Here is a simple technique that can be used to measure precisely the capacitance and inductance of a capacitor and inductor without expensive equipment. The measurement technique is base on balanced bridge, and can be constructed easily from inexpensive resistors. This measurement technique measure more than just the capacitance value, but also the effective series resistance of the capacitor at the same time.

Components required:

1. Few variable resistors

2. A MP3 player

3. A multimeter

4. A calculator to work out the value

Step 1: A Bit of Background Theory

As an intro to the project, let's take what is a LCR bridge and what it takes to make

one. If you just want to make an LCR bridge, skip these steps.

To understanding the working of a LCR bridge, it is necessary to talk about how a capacitor, a resistor, and an inductor behaves in a AC circuit. Time to dust off your ECE101 textbook. Resistor is the easiest to understand elements out of the group. A perfect resistor behaves the same when an DC current pass though the resistor as when an AC current pass though it. It provide resistance to the current flowing though it thus dissipates energy in doing so. The simple relationship between the current, voltage and resistance is:

R = I / V

A perfect capacitor on the other hand, is a pure energy storage device. It does not dissipates any
energy that pass though it. Rather, as an AC voltage is applied to a capacitor terminal, the current flow though the capacitor is current required to add and remove chage from the capacitor. As a result, the current flowing though the capacitor is out of phase when comparing to its terminal voltage. In fact, it is always 90 degrees ahead of the voltage across its terminal. The simple way to represent this is the use of imaginary number (j):

V (-j) (1 / C) = I

Similar to the capacitor, inductor is a pure energy storage device. As an exact compliment to the
capacitor, the inductor use magnetic field to maintain the current passing though the inductor, adjusting its terminal voltage in doing so. Thus, the current flowing through the inductor is 90 degrees ahead of the terminal voltage. The equation the represent the voltage and current relationship across its terminal is:

V (j) (L) = I

Step 2: More Theory

As a summary, we can draw the resistor current (Ir), Inductor current (Ii) and capacitor current (Ic) all on the same vector diagram, shown here.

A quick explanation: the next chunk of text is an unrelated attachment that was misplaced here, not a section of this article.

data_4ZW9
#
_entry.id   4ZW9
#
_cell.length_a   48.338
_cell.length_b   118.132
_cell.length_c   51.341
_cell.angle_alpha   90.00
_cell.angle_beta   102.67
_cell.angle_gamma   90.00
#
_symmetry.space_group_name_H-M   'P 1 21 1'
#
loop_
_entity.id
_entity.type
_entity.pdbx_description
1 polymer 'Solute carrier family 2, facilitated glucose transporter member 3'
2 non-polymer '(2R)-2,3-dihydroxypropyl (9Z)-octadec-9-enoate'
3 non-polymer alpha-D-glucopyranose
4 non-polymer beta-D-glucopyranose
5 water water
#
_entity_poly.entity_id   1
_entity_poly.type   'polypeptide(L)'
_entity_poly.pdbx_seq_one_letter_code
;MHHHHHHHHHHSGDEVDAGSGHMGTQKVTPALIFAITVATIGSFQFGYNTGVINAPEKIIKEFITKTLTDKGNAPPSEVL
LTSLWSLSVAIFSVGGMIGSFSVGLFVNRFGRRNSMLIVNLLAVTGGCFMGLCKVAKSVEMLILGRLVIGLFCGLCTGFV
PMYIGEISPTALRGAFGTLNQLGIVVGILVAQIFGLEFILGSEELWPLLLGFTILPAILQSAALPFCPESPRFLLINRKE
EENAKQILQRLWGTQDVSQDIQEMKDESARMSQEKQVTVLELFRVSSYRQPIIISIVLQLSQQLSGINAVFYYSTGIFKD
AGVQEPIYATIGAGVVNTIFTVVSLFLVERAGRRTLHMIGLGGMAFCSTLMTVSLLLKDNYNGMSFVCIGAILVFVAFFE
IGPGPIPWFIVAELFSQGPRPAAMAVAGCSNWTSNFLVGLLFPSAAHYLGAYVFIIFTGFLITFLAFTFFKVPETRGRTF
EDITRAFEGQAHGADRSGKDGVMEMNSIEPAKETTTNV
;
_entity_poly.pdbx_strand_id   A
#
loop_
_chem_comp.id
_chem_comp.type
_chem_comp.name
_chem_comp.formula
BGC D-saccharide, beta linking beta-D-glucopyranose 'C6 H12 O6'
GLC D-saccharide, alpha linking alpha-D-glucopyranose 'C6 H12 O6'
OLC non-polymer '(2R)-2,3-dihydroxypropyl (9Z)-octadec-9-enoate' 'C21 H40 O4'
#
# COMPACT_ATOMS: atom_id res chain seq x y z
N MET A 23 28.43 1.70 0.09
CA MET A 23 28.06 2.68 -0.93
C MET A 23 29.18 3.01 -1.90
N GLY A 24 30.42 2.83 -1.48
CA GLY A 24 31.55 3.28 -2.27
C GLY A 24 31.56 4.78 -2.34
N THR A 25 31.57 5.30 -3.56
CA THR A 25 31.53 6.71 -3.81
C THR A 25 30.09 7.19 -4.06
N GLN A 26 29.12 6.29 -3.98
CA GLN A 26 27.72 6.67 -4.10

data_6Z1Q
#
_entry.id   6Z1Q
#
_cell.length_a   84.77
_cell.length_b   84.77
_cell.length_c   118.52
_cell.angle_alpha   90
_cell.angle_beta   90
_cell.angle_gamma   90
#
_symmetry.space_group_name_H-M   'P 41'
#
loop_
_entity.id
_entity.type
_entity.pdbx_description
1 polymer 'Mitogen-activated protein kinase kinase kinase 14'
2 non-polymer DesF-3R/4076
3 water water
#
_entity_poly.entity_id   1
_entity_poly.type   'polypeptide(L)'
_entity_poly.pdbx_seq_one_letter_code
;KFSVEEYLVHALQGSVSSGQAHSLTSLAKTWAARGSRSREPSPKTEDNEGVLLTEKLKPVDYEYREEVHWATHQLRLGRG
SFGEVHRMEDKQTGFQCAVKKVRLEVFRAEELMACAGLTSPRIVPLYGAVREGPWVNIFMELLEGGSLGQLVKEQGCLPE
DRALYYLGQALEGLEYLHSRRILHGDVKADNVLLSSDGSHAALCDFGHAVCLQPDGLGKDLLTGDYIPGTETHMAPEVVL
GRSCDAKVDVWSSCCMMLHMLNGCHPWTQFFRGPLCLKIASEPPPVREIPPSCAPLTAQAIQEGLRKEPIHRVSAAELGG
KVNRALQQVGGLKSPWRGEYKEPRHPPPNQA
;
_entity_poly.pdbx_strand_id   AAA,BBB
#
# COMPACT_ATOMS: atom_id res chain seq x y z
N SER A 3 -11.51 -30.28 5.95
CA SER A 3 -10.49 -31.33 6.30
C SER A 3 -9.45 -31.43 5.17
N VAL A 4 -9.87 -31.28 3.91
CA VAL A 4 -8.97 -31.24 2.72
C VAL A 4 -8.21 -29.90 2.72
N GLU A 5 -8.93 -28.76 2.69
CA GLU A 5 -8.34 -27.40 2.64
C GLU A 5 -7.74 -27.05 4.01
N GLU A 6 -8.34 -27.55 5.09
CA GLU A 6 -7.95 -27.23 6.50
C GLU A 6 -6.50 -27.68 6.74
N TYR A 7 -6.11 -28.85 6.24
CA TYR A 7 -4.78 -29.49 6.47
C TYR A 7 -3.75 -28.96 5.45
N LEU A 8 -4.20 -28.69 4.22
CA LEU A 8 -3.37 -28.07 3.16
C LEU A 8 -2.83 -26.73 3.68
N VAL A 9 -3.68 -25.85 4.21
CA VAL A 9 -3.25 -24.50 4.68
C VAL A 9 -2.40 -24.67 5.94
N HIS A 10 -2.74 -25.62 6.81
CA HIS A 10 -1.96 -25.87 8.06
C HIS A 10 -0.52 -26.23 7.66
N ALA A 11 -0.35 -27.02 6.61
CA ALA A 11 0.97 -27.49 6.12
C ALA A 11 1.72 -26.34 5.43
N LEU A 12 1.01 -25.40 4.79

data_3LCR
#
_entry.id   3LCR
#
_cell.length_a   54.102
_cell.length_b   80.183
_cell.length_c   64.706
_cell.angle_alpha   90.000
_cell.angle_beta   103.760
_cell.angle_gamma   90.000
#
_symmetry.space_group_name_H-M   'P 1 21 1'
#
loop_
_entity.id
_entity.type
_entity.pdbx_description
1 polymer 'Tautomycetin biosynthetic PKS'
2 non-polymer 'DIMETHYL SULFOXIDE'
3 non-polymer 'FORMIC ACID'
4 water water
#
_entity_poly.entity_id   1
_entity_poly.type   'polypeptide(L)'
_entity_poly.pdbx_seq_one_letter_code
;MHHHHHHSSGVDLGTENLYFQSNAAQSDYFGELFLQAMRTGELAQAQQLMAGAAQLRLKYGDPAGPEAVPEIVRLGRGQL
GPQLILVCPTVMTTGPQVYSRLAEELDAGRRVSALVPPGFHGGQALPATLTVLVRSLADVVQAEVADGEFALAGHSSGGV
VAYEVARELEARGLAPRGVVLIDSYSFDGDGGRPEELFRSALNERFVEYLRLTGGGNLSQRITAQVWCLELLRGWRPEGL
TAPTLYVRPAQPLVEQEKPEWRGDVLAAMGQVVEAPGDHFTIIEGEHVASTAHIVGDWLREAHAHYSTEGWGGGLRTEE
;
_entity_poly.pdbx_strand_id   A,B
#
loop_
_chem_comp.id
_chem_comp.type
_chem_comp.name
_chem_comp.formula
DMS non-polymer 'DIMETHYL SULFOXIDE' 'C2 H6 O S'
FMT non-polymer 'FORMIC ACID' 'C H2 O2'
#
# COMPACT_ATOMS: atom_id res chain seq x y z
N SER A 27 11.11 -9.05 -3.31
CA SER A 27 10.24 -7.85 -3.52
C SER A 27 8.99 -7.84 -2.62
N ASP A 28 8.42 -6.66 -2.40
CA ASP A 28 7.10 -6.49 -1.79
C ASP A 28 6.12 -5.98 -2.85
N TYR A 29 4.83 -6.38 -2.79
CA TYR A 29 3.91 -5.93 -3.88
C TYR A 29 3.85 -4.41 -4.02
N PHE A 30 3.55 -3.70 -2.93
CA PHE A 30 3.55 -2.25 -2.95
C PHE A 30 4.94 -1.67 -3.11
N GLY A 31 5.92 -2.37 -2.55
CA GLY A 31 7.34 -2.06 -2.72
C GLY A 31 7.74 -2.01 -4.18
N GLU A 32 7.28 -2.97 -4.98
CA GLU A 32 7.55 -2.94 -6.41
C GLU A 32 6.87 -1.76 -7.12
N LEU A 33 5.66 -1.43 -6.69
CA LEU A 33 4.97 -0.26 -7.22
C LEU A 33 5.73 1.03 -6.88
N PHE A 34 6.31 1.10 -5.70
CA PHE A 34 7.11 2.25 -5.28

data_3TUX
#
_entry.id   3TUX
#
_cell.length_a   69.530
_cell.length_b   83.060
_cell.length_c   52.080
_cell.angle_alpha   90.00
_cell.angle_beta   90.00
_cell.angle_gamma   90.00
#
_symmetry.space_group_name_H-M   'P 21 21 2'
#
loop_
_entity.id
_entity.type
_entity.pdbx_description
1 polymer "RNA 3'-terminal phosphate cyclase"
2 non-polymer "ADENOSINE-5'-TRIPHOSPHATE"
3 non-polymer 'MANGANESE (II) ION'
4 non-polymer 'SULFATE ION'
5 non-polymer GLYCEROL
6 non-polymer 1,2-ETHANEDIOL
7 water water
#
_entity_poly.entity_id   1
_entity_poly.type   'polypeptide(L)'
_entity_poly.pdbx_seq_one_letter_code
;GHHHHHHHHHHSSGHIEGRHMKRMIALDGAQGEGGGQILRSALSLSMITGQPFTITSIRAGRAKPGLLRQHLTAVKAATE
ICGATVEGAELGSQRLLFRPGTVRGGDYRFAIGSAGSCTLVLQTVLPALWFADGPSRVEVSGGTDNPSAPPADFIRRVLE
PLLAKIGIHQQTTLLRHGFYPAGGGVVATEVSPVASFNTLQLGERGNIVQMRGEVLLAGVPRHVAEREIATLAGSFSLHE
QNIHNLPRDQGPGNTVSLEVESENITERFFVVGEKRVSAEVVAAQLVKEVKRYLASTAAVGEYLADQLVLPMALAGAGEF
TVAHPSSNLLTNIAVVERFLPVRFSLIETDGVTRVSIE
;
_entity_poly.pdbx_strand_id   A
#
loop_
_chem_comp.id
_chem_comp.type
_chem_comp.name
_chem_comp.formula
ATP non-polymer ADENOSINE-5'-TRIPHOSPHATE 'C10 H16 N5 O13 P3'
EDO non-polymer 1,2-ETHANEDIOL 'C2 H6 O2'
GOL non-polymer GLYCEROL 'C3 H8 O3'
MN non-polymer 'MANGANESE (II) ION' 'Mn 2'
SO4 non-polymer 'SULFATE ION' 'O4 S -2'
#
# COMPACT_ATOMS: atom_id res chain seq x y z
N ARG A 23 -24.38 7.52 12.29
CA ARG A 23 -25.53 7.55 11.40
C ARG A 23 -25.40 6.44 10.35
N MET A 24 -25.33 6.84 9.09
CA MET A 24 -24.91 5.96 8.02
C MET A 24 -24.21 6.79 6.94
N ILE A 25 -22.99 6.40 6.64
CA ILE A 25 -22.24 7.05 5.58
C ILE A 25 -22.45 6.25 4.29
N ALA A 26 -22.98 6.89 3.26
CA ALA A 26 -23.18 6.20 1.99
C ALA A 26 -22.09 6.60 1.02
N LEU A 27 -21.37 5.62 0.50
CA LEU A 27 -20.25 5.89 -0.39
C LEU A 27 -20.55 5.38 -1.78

Step 3: More Theory

In a perfect world with perfect capacitor and inductors, you get a pure energy storage device.

However, in a real world, nothing is perfect. One of the key quality to energy storage device, may it be a capacitor, a battery or a pump storage device, is the efficiency of the storage device. Some amount of energy is always lost during the process. In a capacitor or inductor, this is paracidic resistance of the device. In a capacitor, it is called the dissipation factor, and in an inductor, it is called the quality factor. A quick way to model this loss is to add a series resistance in series of a pefect capacitor or inductor. Thus, a real life capacitor looks more like a perfect resister and a perfect capacitor in series.

Step 4: The Wheatstone Bridge

There are a total of four resistive elements in a bridge. There is also a signal source and a

meter at the center of the bridge. The element we have control is the resistive elements. The main function of the resistive bridge is to match the resistances in the bridge. When a bridge is balanced, which indicates the resistor R11 matches R12 and R21 matches R22, the output on the meter in the center goes to zero. This is because current that flow though R11 flows out of R12 and current flow though R21 flow out of R22. The voltage between left side of the meter and the right side of the meter will then be identical.

The beauty of the bridge is the source impedance of the signal source and the linearity of the meter does not affect the measurement. Even if you have a cheap meter that takes a lot of current to make the measurement (say, an old needle type analog meter), it still does a good job here as long as it is sensitive enough to tell you when there is no current flowing though the meter. If the signal source has substantial output impedance, the drop in output voltage caused by the current going though the bridge has the same effect on the left side of the bridge as the right side of the bridge. The net result cancel itself out and the bridge can still match the resistance to remarkable degree of accuracy.

Observant reader might notice that the bridge will also balance if R11 is equal to R21 and R12 is equal to R22. This is the case we are not going to consider here, so we won't discuss this case further.

Step 5: How About a Reactive Element Instead of Resistors?

In this example, the bridge will be balanced once Z11 matches Z12. Keeping the design simple, the